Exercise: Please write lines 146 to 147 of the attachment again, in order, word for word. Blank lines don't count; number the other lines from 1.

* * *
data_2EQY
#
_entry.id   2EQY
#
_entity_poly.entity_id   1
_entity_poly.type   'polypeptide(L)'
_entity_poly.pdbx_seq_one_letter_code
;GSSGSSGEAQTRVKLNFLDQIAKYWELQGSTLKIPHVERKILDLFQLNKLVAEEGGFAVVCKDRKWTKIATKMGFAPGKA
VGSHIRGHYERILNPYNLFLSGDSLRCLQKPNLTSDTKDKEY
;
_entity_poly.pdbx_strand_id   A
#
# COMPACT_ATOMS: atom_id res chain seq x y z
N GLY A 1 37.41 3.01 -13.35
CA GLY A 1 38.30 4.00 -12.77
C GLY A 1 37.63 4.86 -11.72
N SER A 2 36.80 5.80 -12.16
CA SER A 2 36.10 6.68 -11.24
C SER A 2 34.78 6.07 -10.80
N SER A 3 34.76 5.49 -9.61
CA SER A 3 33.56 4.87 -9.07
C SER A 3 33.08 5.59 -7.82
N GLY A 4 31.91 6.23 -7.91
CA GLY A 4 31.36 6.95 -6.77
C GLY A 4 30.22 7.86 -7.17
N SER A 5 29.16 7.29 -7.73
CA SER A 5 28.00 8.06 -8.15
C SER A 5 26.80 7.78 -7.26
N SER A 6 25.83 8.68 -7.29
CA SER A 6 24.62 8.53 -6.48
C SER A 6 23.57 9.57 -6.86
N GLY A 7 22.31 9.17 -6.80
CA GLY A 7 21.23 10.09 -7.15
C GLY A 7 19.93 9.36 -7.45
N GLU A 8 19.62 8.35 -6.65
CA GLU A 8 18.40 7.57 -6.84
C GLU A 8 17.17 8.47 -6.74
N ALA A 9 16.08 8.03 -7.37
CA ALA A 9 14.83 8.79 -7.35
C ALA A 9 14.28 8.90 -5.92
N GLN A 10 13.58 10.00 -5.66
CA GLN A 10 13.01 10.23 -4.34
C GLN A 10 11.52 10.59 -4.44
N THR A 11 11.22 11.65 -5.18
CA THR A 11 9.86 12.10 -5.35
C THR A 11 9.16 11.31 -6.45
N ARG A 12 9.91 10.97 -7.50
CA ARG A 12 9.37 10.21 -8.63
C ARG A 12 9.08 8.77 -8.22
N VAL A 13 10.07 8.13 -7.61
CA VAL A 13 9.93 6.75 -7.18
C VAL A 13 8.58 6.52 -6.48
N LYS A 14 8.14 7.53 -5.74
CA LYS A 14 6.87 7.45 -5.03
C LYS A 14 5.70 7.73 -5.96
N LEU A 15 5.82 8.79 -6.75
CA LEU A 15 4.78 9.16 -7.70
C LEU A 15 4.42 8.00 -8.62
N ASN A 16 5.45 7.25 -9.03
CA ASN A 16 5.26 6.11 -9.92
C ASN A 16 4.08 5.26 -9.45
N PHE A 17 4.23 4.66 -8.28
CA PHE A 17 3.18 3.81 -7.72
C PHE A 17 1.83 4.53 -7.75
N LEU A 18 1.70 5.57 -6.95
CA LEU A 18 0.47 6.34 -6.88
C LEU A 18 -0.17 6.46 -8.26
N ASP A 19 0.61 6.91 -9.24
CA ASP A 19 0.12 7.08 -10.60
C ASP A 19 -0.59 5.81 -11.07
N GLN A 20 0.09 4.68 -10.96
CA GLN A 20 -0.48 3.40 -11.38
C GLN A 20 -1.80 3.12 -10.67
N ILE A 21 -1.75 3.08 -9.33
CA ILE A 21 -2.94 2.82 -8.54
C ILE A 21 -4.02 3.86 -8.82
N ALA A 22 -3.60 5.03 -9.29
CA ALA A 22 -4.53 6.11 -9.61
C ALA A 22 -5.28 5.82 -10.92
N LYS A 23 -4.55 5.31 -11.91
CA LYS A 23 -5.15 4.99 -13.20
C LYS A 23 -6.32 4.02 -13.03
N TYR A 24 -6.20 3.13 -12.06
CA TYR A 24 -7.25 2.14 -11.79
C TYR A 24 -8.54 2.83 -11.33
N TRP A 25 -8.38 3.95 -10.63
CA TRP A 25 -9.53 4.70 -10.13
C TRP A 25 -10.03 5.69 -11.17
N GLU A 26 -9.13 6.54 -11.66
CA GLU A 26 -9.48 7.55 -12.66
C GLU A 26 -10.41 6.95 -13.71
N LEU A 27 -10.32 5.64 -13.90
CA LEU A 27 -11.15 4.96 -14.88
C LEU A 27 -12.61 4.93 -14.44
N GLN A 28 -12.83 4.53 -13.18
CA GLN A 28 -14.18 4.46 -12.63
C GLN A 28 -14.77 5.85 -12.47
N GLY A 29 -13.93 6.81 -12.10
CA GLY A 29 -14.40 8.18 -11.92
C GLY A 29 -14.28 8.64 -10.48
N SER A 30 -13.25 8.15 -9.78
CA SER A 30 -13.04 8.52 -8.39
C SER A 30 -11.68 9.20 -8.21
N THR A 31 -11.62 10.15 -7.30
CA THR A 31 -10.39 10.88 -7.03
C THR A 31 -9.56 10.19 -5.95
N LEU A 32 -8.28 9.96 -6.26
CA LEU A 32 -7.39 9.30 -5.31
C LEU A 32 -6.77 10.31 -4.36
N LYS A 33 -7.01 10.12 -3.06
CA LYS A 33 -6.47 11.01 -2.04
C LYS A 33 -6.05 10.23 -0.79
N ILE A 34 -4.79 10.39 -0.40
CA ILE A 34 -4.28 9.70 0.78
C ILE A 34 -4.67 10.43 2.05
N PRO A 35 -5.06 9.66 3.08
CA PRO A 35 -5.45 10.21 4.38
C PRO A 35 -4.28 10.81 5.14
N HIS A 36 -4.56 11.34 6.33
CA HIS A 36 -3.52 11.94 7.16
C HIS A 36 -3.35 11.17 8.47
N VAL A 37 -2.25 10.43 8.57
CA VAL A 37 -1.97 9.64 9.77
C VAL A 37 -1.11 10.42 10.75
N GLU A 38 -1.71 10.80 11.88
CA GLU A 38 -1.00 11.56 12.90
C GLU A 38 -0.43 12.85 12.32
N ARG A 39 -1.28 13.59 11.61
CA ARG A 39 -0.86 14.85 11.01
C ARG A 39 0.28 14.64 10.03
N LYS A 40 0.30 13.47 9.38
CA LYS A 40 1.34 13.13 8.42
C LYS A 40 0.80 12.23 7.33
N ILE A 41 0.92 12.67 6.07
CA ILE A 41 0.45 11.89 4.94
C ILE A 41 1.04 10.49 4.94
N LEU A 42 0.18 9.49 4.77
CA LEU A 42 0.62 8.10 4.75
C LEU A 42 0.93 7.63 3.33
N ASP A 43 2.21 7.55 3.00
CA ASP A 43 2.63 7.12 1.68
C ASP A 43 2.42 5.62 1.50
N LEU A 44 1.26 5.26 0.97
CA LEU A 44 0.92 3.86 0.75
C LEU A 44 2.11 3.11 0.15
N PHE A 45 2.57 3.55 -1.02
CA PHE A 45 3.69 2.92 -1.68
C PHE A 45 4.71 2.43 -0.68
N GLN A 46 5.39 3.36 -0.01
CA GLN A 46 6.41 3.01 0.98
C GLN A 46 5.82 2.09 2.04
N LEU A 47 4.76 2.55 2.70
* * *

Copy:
N PHE A 45 2.57 3.55 -1.02
CA PHE A 45 3.69 2.92 -1.68